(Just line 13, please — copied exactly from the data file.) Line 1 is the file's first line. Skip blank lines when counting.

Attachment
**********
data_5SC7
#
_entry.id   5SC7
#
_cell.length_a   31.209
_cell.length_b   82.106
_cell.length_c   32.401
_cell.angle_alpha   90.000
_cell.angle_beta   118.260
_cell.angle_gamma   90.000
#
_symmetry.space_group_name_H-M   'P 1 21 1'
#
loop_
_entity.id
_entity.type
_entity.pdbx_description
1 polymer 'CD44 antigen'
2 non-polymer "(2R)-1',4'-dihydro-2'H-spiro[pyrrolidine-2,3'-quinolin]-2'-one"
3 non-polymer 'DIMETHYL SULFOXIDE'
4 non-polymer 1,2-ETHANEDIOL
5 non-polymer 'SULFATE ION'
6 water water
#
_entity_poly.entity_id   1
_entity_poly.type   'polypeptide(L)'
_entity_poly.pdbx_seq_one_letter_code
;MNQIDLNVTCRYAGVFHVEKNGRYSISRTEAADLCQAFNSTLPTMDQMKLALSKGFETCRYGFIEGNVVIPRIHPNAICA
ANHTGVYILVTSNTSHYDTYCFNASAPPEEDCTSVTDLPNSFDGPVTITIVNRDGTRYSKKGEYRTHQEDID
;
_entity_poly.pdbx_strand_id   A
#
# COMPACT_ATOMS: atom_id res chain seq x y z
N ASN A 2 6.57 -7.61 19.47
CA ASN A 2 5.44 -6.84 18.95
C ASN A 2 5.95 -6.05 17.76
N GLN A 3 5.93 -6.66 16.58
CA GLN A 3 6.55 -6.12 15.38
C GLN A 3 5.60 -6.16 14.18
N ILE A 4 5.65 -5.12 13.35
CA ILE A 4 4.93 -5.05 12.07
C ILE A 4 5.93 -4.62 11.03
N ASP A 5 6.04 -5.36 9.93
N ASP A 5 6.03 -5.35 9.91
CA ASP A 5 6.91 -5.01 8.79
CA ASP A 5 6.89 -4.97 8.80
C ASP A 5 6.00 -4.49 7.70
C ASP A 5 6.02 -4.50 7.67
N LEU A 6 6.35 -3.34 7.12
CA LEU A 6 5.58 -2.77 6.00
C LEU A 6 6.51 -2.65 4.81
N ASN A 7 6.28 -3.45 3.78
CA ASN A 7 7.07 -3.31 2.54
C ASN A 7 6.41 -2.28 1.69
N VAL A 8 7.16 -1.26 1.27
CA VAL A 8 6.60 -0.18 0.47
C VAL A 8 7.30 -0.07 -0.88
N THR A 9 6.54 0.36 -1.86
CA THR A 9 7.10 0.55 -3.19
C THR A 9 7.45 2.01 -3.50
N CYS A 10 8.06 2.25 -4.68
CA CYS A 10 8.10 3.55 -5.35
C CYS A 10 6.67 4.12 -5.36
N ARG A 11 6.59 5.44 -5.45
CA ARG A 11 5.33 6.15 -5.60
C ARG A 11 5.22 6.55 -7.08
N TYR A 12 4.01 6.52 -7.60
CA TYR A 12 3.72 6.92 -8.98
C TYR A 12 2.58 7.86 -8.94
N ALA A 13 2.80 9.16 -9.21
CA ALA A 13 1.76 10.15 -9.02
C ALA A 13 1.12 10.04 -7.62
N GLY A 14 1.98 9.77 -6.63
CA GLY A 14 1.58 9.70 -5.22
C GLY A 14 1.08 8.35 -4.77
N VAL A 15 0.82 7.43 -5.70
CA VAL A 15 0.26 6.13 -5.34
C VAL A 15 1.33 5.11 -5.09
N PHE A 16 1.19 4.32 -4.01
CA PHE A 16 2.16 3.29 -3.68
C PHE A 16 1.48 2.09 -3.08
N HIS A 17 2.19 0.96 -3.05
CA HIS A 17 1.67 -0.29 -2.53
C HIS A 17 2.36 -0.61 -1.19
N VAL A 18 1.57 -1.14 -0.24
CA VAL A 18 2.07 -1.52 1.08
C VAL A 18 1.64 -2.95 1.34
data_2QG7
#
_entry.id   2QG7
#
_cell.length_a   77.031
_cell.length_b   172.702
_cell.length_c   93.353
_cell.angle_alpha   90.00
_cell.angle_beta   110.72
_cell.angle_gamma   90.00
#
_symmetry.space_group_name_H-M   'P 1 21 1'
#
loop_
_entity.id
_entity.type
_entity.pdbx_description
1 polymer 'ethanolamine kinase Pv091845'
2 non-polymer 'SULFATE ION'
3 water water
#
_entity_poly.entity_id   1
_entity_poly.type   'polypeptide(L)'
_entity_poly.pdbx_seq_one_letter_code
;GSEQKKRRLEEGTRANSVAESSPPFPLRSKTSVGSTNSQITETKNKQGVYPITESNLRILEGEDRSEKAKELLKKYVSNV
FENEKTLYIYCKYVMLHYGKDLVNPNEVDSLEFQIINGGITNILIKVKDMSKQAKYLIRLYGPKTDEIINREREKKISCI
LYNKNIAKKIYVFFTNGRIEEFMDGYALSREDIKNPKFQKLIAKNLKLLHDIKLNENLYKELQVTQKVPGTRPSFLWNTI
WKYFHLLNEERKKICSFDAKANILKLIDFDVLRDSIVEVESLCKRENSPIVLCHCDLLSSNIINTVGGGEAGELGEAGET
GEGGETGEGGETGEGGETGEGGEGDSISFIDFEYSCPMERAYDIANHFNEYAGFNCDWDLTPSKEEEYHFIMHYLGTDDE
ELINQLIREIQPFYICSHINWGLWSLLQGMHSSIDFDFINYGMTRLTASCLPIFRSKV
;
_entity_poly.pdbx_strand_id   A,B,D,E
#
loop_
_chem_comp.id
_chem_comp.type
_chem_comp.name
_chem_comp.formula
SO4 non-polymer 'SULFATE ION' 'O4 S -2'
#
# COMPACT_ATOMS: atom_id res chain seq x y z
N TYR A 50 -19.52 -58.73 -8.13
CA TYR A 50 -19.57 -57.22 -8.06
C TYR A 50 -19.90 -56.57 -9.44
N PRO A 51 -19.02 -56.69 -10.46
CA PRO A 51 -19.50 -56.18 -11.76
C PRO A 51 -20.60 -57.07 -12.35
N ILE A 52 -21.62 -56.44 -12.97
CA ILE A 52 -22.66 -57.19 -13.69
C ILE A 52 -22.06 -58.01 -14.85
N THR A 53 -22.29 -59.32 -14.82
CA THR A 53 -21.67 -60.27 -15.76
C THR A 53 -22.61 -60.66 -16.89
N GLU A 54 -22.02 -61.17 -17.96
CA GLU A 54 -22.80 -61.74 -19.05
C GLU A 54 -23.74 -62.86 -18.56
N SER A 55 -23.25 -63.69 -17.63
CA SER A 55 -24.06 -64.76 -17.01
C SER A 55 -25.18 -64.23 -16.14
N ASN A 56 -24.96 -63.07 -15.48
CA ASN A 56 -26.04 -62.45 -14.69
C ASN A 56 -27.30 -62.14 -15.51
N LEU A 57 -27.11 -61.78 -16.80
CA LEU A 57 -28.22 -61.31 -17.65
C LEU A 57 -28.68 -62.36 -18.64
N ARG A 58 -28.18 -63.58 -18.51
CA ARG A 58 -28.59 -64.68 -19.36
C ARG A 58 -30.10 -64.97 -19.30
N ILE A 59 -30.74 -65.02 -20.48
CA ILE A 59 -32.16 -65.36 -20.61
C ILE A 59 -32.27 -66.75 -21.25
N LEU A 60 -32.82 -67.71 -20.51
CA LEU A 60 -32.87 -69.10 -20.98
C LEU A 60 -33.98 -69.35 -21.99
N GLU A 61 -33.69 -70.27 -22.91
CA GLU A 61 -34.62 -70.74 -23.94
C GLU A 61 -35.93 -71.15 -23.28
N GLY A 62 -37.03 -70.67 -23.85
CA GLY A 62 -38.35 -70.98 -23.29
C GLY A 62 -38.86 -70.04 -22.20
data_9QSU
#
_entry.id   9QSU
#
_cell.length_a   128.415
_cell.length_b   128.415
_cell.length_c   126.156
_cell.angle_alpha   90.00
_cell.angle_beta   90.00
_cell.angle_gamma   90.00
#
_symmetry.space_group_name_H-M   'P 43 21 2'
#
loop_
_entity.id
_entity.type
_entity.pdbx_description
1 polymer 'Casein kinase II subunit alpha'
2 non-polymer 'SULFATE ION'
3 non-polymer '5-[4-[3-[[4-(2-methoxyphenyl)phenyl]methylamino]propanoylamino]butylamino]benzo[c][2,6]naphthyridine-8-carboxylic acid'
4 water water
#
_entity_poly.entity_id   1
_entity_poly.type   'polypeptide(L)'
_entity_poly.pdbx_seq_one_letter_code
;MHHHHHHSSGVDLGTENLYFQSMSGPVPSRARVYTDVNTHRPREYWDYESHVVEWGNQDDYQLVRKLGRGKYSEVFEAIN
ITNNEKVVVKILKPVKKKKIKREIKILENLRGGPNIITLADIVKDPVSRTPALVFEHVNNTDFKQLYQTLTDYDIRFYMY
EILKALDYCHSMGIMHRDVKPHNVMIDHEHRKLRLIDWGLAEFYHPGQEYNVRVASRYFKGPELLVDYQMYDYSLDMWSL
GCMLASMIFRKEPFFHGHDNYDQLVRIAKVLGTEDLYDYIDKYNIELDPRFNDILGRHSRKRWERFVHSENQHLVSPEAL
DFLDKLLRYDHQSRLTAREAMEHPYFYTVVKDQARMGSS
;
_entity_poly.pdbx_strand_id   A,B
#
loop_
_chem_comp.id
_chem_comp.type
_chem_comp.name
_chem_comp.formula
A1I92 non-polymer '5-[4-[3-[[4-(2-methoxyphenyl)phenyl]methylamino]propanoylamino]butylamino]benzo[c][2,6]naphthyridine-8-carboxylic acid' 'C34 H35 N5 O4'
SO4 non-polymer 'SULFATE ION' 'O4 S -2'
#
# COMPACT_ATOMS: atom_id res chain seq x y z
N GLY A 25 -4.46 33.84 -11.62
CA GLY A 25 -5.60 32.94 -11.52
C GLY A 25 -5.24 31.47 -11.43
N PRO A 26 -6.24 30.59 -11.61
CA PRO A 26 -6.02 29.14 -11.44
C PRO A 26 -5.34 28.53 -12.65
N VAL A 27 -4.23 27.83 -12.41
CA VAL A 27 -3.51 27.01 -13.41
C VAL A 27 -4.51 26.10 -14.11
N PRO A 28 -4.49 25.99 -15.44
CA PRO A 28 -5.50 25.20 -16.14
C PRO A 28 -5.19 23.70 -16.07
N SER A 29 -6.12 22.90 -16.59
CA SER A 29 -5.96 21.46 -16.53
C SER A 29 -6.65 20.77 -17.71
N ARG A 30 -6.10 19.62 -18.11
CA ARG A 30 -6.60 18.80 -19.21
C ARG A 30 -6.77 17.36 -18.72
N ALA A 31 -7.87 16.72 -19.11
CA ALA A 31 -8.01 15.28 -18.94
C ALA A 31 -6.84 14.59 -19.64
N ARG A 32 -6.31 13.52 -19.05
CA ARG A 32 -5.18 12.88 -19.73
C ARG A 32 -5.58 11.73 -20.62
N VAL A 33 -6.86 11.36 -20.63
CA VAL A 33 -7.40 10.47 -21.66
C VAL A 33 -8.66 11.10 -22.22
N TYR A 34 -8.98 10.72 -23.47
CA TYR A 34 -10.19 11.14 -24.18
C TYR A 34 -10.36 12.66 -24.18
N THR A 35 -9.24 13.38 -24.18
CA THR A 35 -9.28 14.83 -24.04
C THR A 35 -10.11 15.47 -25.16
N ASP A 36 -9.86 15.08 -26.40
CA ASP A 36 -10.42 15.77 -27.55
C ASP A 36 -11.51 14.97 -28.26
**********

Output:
#